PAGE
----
Innovation prizes fell out of academic and political fashion for most of the 20th century (with the exception of the technologically backward Soviet Union), as patents and other forms of IP rights prevailed as the main driver of technological innovation. This move away from innovation prizes toward today’s market-based system of innovation reward was hardly surprising given the deep structural problems with prizes, as documented by economic historian Dr. Zorina Khan in her 2015 analysis of dozens of 19th-century innovation prizes administered in Britain, France, and the United States. As Khan concluded, “History indicates that the evolution of the institution of innovation prizes over the past three centuries serves as a cautionary tale rather than a success story.”
Nevertheless, since the early 2000s there has been a resurgence of academic and political interest in replacing intellectual property rights with prizes, particularly within the field of drug development. Proponents of prizes see two fundamental problems with the current system of drug development, which they believe could be solved by government-funded prizes.
First, the intellectual property system’s mechanism for encouraging innovation—granting patents and an attendant temporary period of market exclusivity to inventors—creates what economists call “deadweight losses.” Put simply, patents theoretically enable their holders to exploit their market monopoly by inflating prices many multiples beyond the marginal cost of production. Under this view, this leads to significant welfare losses to society: Patients who may be unable to pay are prevented from accessing the new medicine, while those who do have access are forced to spend money on expensive drugs rather than on other items within the wider economy, thus creating economic distortions. But while patents may harm short-term allocation efficiency, they are critical to dynamic efficiency—the development of new products and services—and the economic literature is clear that the benefits of dynamic efficiency are vastly larger than the modest allocation efficiency losses.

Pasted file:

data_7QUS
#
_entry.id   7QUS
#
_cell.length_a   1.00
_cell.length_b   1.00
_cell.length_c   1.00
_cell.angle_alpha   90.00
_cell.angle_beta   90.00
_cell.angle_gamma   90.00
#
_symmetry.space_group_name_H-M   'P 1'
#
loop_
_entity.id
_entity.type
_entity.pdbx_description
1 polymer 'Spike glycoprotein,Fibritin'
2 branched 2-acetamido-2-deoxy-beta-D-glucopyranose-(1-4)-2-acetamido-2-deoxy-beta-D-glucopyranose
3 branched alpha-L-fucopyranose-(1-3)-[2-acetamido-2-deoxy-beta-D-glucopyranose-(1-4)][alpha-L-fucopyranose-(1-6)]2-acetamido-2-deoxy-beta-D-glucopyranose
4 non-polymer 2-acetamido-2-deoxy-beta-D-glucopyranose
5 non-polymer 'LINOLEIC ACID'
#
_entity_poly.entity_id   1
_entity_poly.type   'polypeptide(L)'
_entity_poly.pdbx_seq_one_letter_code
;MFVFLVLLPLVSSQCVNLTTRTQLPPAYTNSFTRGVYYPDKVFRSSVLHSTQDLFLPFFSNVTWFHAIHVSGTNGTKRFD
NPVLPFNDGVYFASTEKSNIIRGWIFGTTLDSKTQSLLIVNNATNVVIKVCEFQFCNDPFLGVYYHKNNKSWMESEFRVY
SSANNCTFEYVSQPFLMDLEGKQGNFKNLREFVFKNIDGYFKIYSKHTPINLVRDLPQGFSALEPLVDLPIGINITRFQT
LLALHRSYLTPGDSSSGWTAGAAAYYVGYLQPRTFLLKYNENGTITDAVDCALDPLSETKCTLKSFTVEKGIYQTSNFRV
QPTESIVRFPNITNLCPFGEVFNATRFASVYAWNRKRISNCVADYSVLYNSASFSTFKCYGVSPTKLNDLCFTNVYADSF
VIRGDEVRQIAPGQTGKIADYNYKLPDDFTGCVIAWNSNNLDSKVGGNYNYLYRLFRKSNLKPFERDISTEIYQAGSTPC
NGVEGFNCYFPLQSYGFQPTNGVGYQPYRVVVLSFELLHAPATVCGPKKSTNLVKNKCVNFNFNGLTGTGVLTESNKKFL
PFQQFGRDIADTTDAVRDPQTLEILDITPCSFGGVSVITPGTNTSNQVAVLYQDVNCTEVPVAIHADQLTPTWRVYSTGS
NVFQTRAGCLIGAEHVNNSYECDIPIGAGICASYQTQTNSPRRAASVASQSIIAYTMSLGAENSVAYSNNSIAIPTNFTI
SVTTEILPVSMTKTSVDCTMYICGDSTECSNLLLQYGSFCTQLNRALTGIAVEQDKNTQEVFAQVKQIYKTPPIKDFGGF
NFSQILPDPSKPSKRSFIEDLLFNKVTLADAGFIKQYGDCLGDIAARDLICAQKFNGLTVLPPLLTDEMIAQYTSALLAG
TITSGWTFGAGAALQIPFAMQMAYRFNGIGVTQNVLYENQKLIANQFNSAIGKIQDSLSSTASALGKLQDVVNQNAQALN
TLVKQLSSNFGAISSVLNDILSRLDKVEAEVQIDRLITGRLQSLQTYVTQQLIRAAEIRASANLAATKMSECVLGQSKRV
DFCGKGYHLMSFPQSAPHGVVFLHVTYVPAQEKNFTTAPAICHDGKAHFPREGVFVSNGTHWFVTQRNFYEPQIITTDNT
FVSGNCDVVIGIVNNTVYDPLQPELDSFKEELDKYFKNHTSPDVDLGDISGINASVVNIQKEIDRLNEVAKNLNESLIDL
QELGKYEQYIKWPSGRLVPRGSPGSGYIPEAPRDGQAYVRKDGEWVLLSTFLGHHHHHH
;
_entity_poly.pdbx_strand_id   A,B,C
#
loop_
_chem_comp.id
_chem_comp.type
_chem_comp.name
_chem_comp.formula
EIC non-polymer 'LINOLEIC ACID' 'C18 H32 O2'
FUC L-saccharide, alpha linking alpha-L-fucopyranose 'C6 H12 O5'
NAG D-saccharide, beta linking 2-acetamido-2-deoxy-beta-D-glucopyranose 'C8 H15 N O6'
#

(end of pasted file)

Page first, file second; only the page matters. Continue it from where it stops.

While patents may harm short-term allocation efficiency, they are critical to dynamic efficiency—the development of new products and services—and the economic literature is clear that the benefits of dynamic efficiency are vastly larger than the modest allocation efficiency losses.